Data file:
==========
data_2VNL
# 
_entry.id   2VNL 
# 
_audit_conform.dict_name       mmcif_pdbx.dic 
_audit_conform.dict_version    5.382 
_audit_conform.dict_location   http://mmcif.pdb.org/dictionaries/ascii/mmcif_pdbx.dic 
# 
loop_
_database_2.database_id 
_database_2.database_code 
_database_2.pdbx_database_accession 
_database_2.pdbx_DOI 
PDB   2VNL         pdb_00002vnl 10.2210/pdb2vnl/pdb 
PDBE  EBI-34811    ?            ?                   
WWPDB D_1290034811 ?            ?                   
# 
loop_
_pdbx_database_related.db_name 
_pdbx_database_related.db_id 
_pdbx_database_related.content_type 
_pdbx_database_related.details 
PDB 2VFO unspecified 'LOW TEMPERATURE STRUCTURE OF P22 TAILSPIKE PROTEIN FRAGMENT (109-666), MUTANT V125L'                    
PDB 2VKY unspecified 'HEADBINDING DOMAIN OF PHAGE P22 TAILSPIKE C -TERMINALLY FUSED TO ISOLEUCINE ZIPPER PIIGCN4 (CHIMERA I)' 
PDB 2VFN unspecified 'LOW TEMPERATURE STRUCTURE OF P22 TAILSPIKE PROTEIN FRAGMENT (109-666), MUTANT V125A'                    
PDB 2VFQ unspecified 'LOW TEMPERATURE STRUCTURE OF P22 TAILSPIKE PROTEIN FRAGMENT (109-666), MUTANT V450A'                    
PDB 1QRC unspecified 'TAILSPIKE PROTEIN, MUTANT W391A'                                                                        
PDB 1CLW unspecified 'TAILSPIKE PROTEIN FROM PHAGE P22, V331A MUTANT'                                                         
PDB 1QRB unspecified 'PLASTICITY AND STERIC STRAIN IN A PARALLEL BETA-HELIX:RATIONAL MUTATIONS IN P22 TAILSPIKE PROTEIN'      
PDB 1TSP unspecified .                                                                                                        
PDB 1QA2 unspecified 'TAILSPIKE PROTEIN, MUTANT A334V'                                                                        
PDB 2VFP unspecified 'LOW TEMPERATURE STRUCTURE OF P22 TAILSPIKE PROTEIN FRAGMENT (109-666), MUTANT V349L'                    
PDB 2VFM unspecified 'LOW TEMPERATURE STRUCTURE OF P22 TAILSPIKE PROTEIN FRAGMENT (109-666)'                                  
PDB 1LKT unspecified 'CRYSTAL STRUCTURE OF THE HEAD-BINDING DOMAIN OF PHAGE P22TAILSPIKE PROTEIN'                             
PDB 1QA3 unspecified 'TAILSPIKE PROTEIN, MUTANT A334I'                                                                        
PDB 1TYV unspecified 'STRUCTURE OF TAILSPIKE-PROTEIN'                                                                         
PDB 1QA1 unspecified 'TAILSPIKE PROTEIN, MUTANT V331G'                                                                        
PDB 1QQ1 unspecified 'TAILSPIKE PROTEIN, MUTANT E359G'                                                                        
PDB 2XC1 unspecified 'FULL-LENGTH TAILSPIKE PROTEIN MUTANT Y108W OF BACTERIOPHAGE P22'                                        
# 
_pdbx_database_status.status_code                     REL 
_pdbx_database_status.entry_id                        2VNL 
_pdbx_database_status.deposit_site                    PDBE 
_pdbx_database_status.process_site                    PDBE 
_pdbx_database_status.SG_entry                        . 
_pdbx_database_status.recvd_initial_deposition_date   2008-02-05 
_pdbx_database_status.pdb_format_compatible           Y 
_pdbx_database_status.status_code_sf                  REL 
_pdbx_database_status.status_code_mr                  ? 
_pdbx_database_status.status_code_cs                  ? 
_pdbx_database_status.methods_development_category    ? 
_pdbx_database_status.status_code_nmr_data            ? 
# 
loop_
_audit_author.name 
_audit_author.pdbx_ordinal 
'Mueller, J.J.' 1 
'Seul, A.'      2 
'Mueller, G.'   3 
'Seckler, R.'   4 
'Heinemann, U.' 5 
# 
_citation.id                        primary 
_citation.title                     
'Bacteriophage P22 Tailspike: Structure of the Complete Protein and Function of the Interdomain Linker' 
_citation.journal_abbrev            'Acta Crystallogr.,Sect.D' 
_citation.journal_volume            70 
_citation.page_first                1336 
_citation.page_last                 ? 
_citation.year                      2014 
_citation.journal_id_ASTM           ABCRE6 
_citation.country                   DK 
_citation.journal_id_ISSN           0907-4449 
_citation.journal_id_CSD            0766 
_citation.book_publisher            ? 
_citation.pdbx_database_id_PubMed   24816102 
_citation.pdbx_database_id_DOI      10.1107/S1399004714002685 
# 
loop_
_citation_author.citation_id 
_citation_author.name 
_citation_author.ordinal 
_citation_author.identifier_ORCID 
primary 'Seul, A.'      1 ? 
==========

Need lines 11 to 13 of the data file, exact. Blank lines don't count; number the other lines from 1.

_database_2.database_code 
_database_2.pdbx_database_accession 
_database_2.pdbx_DOI 